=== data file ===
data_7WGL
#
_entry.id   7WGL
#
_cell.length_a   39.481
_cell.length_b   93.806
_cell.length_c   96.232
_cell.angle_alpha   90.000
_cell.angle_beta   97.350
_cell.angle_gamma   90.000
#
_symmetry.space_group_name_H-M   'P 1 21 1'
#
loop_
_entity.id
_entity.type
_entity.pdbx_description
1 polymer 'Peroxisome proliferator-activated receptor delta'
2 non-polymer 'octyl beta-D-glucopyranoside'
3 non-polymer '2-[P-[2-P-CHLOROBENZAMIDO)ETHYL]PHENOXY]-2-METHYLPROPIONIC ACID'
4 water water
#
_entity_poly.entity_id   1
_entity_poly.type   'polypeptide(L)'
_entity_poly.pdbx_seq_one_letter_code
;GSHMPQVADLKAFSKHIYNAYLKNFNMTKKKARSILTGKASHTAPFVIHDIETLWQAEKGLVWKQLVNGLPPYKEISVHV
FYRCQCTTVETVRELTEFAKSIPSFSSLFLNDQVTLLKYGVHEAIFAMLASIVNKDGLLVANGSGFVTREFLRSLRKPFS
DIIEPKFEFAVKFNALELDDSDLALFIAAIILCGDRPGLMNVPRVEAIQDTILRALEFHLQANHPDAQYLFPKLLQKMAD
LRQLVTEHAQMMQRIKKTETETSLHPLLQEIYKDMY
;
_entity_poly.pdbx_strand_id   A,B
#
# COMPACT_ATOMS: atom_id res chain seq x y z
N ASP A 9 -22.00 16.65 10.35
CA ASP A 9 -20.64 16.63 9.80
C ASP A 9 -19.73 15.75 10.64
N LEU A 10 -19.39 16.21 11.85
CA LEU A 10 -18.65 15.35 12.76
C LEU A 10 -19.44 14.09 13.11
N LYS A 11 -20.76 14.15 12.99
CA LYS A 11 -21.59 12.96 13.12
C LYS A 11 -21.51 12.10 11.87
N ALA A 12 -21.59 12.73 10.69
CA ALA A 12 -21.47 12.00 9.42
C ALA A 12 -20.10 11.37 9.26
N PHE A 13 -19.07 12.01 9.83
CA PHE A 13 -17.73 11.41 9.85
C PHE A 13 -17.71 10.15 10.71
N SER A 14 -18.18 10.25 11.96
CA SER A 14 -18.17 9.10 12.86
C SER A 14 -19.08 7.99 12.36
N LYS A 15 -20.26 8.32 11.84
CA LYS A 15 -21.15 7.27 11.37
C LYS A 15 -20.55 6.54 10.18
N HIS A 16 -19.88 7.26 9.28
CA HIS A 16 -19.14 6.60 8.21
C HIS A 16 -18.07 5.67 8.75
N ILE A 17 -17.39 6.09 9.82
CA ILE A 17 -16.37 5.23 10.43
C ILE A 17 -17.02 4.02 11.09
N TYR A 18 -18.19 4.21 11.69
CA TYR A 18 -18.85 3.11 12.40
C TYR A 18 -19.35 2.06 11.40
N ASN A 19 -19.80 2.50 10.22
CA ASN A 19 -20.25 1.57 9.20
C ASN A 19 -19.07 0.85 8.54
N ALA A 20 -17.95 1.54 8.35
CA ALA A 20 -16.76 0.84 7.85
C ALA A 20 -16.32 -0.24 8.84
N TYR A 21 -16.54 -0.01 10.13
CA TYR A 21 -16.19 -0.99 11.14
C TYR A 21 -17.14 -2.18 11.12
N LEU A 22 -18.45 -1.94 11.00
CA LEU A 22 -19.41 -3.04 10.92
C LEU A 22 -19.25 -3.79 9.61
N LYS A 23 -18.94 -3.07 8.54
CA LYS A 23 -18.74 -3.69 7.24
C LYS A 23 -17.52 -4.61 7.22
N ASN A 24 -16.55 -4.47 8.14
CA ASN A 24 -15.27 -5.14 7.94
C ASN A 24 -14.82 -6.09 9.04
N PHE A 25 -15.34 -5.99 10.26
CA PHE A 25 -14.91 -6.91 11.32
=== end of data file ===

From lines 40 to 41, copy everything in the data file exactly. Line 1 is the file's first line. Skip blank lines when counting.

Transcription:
N LYS A 11 -20.76 14.15 12.99
CA LYS A 11 -21.59 12.96 13.12